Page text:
Jul 26, 2015 at 3:47 PM | Unregistered Commentermichael hart

The new agreement will be adopted at the Paris climate conference in December 2015 and implemented from 2020. It will take the form of a protocol, another legal instrument or 'an agreed outcome with legal force', and will be applicable to all Parties. It is being negotiated through a process known as the Durban Platform for Enhanced Action (ADP).
[ My emphasis]

Negotiating now? That doesn't sound much like someone expecting a wide-ranging negotiation to take place in Paris..

Jul 26, 2015 at 5:22 PM | Unregistered CommenterMessenger

The can't predict an 18 yr pause happening right now but they can predict the temp 185 yrs from now?

Jul 26, 2015 at 5:28 PM | Unregistered CommenterTed

Wadhams - “It seems to me to be too bizarre to be accidental but each individual incident looks accidental, which may mean it’s been made to look accidental...If it was some kind of death squad, you don’t expect that with something like climate change. I know oil companies have been giving lots and lots of money to . . . climate change denialist organisations but you don’t expect them to kill people.”

Paranoia -a form of schizophrenia - a mental disorder characterized by systematized delusions ascribing hostile intentions to others, often linked with a sense of mission.

Jul 26, 2015 at 5:35 PM | Registered CommenterPharos

As it was Lightning, God has spoken!

Jul 26, 2015 at 5:41 PM | Unregistered CommenterNCC 1701E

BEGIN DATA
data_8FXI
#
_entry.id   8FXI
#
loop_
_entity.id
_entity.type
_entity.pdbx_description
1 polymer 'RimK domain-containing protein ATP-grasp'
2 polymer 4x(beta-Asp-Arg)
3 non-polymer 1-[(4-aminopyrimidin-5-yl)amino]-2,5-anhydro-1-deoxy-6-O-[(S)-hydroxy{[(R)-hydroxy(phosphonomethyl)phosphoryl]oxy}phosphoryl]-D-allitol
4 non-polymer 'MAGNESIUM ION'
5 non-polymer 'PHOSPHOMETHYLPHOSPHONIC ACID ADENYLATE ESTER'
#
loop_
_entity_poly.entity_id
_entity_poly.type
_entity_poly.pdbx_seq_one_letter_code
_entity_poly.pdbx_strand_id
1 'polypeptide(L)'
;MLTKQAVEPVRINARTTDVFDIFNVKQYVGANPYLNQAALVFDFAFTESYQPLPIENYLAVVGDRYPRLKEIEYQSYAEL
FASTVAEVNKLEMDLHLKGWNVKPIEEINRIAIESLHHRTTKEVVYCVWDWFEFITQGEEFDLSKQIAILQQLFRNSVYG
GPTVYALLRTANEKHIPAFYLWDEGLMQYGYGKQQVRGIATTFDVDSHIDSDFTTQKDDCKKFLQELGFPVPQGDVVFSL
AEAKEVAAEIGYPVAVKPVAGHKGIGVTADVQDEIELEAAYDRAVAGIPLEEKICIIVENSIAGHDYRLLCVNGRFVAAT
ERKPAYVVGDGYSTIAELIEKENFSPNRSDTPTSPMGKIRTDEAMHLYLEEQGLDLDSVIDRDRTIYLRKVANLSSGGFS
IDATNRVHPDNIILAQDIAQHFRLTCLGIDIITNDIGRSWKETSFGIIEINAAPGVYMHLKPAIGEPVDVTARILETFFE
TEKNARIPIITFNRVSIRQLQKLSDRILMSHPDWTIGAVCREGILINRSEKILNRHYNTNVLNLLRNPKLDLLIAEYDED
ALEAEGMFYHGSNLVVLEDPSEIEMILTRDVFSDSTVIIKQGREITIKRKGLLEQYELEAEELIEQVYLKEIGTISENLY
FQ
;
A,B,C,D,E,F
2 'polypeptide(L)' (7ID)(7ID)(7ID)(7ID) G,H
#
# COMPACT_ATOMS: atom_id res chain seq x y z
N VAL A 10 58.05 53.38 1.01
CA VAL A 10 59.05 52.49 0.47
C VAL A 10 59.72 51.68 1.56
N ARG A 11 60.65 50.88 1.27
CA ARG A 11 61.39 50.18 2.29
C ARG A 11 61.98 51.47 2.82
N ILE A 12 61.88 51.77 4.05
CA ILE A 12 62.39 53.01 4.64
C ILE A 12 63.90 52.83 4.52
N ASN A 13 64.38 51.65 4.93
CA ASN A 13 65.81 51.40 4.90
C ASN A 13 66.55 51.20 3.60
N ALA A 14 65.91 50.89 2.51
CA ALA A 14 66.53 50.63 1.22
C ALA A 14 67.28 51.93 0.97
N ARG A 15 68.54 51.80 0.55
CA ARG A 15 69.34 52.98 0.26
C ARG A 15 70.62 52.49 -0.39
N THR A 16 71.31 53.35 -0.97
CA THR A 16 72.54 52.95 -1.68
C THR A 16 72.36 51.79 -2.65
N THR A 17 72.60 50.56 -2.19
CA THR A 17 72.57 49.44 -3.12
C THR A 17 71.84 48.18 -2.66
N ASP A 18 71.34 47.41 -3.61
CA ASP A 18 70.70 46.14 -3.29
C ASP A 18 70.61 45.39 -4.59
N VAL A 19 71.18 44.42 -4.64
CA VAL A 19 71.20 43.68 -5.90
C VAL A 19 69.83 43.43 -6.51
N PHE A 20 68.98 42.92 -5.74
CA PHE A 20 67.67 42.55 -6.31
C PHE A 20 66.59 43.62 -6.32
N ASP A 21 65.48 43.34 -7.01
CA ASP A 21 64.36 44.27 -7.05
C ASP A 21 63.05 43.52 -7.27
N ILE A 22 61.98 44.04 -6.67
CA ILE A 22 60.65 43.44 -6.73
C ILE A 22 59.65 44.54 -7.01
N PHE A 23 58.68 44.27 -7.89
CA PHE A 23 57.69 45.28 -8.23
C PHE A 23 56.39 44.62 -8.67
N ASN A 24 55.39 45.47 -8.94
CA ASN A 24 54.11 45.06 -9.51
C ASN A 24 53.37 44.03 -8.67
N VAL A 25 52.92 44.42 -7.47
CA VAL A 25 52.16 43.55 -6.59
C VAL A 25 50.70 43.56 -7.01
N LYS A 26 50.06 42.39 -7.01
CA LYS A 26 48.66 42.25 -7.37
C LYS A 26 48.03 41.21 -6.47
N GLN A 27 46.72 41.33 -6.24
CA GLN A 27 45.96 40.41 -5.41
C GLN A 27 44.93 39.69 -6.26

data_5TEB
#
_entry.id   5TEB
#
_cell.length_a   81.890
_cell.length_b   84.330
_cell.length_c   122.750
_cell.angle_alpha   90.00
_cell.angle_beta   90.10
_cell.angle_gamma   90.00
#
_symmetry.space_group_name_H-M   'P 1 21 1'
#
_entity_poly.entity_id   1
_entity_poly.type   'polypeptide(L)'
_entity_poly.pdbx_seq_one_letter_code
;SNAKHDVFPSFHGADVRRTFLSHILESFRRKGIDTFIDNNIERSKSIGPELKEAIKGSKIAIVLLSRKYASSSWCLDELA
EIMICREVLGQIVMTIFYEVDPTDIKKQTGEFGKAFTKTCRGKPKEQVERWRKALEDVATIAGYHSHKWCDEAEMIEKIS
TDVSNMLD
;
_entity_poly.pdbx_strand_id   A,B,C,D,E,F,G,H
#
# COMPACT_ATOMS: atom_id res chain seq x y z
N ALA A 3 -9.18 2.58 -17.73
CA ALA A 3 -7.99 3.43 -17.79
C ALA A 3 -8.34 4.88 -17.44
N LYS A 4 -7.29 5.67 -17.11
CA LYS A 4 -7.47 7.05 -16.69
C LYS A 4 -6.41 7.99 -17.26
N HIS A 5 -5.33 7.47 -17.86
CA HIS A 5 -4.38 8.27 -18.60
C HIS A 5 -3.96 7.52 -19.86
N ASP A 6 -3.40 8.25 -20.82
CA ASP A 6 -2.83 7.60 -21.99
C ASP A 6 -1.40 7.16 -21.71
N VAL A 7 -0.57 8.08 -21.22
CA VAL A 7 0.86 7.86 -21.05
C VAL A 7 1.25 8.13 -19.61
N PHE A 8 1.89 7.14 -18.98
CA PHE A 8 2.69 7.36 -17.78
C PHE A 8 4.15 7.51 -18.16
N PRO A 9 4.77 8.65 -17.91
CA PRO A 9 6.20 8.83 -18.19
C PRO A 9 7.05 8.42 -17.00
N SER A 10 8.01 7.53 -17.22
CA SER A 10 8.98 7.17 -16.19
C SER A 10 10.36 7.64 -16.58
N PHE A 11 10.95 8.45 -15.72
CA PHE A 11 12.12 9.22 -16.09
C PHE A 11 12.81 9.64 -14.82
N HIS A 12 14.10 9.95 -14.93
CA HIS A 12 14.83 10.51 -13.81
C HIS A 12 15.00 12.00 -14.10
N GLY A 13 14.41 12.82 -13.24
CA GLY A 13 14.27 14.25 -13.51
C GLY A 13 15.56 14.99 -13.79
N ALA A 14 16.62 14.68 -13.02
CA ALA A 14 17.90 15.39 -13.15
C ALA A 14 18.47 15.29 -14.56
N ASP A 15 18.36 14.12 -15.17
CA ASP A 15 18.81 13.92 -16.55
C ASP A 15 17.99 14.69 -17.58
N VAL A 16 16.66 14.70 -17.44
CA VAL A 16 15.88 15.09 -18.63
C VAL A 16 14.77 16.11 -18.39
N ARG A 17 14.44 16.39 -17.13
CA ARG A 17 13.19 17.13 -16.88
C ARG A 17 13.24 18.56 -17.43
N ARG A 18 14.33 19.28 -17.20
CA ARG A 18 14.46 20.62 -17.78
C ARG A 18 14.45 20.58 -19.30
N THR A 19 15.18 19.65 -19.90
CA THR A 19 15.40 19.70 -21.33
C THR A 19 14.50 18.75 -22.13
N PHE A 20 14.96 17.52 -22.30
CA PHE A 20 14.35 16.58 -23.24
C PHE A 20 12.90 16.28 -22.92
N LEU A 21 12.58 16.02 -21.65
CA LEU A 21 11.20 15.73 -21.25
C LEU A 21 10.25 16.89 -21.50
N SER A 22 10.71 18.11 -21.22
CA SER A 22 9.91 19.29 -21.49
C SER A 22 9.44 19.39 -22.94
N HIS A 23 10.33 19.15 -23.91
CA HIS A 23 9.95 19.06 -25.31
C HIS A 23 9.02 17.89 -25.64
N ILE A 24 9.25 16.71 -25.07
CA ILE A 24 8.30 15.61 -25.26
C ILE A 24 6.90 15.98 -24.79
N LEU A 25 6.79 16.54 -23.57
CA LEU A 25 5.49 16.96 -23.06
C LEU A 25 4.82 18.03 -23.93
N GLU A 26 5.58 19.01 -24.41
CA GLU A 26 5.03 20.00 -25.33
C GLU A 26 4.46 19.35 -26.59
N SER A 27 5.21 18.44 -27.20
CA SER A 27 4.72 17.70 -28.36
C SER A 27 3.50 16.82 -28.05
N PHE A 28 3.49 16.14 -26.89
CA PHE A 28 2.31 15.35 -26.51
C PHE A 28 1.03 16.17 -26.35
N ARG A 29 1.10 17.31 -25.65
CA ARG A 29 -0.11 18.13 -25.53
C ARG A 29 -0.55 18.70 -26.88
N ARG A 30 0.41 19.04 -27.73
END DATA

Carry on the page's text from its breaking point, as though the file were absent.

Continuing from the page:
I don't know. It's health and safety gone all PC.
I rang the council to ask if I could pump floodwater during the hosepipe ban.

Jul 26, 2015 at 5:46 PM | Unregistered CommenterAlan Reed

I've had a look at the German study.

It is based on using surplus power in summer to produce hydrogen, which is then combined with CO2 to produce methane.

The methane is then stored till needed, when it is used to produce electricity instead of natural gas.

Hardly revolutionary and no doubt extremely expensive.

To make it work, we would need to increase our wind/solar capacity by 14 times what we have now, and the subsidy cost alone would be something like £25bn a year, not to mention all of the methane infrastructure.

I'm not sure where they would get their CO2 from to combine with the hydrogen, but I cannot see burning all of that methane doing much good for the environment!!

Jul 26, 2015 at 5:47 PM | Unregistered CommenterPaul Homewood

Two things come to mind.
Why generate the "surplus" power in the first place?
Burning methane has to be better than burning coal which seems to be the German alternative.